Why America loves a police car chase
When a violent criminal tries to avoid arrest by getting in a car and driving off, any police officer will jump behind the wheel and give chase. But in few countries does the pursuit end up on live TV as often - or for as long - as in the US.
"Woah! Look at that! Extre-e-emely dangerous driving. I have never seen a pursuit as crazy as this."
The TV news commentator could barely disguise his excitement as cameras tailed a runaway driver screeching across Los Angeles on Monday - smashing into vehicles and swerving through oncoming traffic.
"Woah! He's got a weapon! He's just carjacked that vehicle. Live on television. Amazing."
Even in LA - the car chase capital of America - this was an epic. During 25 minutes of breathless rolling coverage, viewers saw the "maniac" driver crash six times and force a terrified young woman out of her vehicle at gunpoint.
At no point did the cameras stop rolling.
Pictures of office workers huddled round televisions were shared on Instagram and Twitter - including one memorable image of an entire newsroom transfixed by the drama.
"It's a cultural phenomenon. We can't take our eyes of this immoral behaviour!" says Dan Neil, automotive columnist at the Wall Street Journal.
"We all know the outcome - he's going to get caught. The odds are a million to one. And yet still, everyone gathers round the TV. We want to see the finale… the coup de grace."
Live TV police pursuits had a big following even before the OJ Simpson chase in June 1994 brought the phenomenon to global attention.
Some 95 million Americans tuned in to see the NFL legend being slowly driven down the Santa Monica freeway, tailed by more than a dozen highway patrol and police squad cars (see top picture).
But in recent years, news networks have ramped up their coverage - transforming what was once a local news item into a showpiece event. National cable networks interrupt scheduled programming in order to offer live, blow-by-blow commentary from rival helicopters.
Chase fans receive phone alerts and follow dedicated Twitter feeds pointing them to the best news channel to catch the action.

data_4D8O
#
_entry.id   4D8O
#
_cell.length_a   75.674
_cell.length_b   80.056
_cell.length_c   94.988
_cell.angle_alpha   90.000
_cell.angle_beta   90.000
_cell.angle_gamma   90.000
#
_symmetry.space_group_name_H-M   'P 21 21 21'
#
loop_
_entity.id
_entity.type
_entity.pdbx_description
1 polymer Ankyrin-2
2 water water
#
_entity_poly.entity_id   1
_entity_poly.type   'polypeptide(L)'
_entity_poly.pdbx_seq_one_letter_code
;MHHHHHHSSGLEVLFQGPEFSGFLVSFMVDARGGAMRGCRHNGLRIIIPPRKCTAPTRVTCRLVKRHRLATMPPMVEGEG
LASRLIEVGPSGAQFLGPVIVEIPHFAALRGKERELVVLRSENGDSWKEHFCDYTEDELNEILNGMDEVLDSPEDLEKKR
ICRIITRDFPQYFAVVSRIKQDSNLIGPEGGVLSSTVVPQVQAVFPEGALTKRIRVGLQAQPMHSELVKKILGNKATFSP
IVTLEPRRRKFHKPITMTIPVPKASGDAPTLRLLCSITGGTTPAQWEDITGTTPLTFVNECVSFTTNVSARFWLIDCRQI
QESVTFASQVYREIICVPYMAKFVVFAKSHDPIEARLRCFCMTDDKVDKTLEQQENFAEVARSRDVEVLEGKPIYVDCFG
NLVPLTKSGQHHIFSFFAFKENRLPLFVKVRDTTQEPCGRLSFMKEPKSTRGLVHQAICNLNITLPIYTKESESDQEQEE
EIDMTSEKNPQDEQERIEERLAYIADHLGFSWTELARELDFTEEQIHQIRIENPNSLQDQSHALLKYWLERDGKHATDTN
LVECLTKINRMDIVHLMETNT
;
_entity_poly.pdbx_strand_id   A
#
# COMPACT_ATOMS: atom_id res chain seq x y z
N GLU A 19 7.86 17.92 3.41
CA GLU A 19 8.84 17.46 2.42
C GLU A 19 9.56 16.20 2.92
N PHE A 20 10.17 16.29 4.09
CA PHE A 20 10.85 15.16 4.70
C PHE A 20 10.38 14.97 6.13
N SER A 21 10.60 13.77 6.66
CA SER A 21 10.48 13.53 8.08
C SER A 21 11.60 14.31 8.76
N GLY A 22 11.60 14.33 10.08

Famous televised chases include a stolen timber lorry which ignited in flames, and a school bus hijacking in Miami where the suspect was killed in a shootout.
The morality of showing this on TV - and the danger of glorifying carjackers - has long been debated. In Los Angeles, police authorities recently urged TV networks to curb their coverage - comparing it to a "bloodsport".
But on Monday the local Fox, CBS and NBC stations all screened the chase.
"If they wrestled with their conscience, clearly the conscience lost," says Dan Neil.
"Remember - newsgathering operations here are funded by ratings... That's why you spend $10m (£6.5m) on a helicopter."
During the LA chase we hear the studio newscasters condemn the "maniac" driver, while doing their best to build tension and keep audiences glued to the screen: "What could he be running away from? Could it be more than life in prison he is facing?"
Al Tompkins of the Poynter Institute, who was in the studio chair for the OJ Simpson chase and many others, acknowledges that car chases are fascinating, drawing viewers "like moths to a flame", but he points out that "something awful" is probably going to happen.
"And when it does, it's going to be visual and graphic."
Tompkins has written ethical guidelines for studio news editors on whether or not to cover a chase live. One question they need to ask, he says, is whether the chase is newsworthy - in essence, whether telling the public about the chase makes them safer.